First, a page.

The town of Theodosia on the Black Sea coast of Crimea is one of the oldest towns, founded by the Greeks from Miletos in the 6th century BC. Theodosia is 25 centuries old, that’s older than London, Paris and some other European cities. The Greeks called the town “Theodosia”, which translates to “God given” in English .
In the 6th century BC Greeks built temples similar to those of the Acropolis in Athens, unfortunately nothing has survived to this days but many valuable artifacts, such as statues of ancient gods and gold ornaments were found during excavations in the 18th century, under the direction of the artist Konstantin Aivazovsky, who lived in Theodosia during that time. The world famous “Theodosia earrings” are currently exhibited at the Hermitage museum in St. Petersburg.
In the 4th century AD it was totally destroyed by the invasion of the Huns, a group of nomadic people who first appeared in Europe from East of the Volga river.
In the 5th century AD it came under the control of the Byzantine Empire, the predominantly Greek speaking part of the Roman empire in late antiquity whose capital was Contantinople now known as Istanbul.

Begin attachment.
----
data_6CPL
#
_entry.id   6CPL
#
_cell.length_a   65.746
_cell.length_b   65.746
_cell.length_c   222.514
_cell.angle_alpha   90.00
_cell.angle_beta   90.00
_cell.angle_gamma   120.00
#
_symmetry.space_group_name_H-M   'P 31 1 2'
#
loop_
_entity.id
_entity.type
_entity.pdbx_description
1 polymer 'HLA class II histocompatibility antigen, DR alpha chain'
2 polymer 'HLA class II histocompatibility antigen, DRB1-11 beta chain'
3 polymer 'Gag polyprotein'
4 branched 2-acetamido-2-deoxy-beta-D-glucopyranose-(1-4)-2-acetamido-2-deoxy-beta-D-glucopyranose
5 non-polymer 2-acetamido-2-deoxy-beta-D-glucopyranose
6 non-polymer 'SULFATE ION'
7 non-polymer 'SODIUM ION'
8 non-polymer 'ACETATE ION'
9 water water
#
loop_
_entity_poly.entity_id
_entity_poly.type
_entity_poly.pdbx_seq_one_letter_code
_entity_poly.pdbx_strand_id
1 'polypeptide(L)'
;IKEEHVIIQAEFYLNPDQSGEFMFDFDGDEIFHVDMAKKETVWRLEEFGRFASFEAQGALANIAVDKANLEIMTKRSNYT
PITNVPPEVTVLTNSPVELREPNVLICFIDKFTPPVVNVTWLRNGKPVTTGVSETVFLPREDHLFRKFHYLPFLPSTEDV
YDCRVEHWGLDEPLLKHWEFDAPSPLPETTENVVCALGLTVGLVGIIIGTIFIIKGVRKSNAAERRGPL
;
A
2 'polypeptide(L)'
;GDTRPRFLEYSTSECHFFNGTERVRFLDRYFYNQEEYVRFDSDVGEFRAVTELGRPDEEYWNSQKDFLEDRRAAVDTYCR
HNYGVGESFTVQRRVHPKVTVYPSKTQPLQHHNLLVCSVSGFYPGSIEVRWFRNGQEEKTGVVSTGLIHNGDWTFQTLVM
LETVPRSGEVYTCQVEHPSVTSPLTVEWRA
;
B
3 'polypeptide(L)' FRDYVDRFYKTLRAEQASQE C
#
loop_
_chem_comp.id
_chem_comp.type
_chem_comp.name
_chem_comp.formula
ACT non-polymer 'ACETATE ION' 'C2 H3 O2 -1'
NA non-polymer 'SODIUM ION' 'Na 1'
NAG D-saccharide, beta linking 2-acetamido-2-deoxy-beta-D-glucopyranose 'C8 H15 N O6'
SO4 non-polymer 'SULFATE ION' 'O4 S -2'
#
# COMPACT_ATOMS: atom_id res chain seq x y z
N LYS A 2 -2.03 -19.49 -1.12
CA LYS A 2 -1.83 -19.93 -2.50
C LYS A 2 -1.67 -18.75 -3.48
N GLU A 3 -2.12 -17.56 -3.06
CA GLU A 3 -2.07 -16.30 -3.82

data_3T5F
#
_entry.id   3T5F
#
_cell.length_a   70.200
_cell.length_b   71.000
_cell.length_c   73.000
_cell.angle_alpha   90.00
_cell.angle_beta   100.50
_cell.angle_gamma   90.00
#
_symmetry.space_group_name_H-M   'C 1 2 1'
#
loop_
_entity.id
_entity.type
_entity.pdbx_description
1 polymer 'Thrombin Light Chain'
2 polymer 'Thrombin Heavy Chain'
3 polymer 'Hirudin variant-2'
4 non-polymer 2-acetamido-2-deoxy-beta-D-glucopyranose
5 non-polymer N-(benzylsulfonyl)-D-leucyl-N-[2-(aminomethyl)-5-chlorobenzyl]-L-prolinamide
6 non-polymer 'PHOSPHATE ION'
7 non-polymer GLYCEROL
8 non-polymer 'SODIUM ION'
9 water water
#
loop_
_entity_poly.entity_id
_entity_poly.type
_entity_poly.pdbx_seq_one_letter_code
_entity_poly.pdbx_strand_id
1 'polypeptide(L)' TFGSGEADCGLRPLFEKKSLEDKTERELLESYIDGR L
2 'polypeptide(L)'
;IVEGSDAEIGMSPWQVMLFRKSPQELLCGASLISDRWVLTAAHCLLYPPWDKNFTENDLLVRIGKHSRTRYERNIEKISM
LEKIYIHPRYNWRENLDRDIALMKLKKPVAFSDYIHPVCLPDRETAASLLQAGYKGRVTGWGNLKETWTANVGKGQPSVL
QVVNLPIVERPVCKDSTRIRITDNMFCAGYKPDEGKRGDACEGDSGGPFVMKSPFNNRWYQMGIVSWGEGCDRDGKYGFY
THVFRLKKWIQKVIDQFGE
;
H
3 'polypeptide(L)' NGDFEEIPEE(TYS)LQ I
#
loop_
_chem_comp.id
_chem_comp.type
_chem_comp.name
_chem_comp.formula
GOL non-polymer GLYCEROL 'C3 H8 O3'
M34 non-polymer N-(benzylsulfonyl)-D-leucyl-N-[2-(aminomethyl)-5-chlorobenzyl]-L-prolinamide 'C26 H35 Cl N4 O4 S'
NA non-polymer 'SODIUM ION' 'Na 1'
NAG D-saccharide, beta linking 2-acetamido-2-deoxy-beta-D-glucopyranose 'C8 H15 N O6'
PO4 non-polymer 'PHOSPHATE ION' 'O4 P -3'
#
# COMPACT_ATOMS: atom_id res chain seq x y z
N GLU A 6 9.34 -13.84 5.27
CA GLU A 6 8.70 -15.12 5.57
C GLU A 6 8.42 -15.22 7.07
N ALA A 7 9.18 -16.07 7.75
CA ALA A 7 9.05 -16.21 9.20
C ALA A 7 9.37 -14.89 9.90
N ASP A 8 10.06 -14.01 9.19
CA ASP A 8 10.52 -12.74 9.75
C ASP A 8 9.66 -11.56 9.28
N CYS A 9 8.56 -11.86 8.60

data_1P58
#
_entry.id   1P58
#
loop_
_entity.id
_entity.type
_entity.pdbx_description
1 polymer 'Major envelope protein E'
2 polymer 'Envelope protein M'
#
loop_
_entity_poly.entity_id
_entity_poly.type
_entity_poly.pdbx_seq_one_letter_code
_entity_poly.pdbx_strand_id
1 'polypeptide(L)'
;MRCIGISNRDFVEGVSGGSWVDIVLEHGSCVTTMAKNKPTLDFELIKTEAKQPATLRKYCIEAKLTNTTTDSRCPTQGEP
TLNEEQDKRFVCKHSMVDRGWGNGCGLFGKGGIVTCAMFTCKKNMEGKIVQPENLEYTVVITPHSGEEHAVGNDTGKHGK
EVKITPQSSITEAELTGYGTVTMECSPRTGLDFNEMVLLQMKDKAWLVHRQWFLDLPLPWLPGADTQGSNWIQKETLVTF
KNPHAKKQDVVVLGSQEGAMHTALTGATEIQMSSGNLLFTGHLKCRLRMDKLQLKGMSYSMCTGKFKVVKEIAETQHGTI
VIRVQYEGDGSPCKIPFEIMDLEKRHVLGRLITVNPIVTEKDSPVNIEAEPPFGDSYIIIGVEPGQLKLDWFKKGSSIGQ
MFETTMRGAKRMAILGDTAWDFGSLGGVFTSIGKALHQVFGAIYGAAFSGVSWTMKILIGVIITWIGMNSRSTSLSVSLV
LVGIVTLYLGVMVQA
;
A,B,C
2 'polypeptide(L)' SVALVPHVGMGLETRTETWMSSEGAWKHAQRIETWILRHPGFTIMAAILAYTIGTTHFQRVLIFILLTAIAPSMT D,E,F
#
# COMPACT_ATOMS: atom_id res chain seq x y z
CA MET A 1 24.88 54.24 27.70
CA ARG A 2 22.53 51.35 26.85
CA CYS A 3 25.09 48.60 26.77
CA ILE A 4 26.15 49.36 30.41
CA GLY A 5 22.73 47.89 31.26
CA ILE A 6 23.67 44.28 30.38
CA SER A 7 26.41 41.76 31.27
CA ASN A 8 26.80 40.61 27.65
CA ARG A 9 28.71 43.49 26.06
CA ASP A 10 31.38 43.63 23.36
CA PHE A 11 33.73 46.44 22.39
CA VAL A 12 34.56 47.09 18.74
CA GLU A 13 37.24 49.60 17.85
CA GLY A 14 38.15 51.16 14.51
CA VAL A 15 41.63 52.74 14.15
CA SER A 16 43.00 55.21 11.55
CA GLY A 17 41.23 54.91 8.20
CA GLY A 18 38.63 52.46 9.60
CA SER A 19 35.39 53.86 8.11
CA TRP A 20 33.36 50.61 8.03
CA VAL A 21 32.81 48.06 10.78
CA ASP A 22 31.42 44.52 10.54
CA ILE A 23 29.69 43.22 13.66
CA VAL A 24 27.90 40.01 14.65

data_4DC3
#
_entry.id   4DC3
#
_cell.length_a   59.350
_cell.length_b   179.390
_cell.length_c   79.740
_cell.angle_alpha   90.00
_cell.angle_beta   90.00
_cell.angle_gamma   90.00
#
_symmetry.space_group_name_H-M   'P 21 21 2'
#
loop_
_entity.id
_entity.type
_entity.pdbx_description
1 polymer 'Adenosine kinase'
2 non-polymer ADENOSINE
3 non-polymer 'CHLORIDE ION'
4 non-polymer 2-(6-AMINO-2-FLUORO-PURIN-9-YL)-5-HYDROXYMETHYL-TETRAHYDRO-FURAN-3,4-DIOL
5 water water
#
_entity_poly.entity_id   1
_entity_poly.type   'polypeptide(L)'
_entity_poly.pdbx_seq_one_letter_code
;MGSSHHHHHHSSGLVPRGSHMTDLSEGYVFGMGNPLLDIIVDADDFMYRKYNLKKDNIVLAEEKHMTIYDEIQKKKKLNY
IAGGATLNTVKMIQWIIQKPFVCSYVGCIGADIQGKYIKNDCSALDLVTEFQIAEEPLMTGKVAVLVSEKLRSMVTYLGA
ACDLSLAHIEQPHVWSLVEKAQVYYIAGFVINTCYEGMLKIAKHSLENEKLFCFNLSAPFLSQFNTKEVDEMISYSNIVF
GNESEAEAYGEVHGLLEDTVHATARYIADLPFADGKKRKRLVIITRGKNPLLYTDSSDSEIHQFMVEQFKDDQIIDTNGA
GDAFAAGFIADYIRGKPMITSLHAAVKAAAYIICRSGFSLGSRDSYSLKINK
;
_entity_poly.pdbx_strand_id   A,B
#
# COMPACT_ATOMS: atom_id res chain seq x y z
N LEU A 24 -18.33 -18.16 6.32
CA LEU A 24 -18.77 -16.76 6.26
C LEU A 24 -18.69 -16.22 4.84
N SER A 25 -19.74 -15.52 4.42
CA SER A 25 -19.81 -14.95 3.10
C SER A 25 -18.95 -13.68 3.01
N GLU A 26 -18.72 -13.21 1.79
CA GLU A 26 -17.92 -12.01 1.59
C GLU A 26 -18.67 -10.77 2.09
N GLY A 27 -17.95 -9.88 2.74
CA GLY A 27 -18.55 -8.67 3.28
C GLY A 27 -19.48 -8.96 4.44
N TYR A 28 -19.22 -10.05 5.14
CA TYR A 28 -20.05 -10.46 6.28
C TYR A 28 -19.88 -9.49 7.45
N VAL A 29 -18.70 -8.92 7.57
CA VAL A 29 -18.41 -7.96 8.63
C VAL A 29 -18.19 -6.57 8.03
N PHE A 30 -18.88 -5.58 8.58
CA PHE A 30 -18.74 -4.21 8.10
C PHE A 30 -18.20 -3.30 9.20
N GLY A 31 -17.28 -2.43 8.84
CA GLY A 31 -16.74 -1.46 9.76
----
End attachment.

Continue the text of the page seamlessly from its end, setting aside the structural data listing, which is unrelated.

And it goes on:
In the 6th century AD the Khazars from an empire known as Khazaria possibly today’s Khazakstan occupied the town for a very long time.
In the 13th century AD it was conquered by the Tatars a native people from the Volga region of Russia.
However, the most blooming period in the history of Theodosia was in the 14th and 15th centuries, when Genoese traders now Genoa in Italy entered into an alliance with the Golden Horde, a Mongol state established in Russia after the break up of the Mongol empire, and actually bought part of the coastal zone along the Black Sea in Crimea which included Theodosia and made the area self-governing.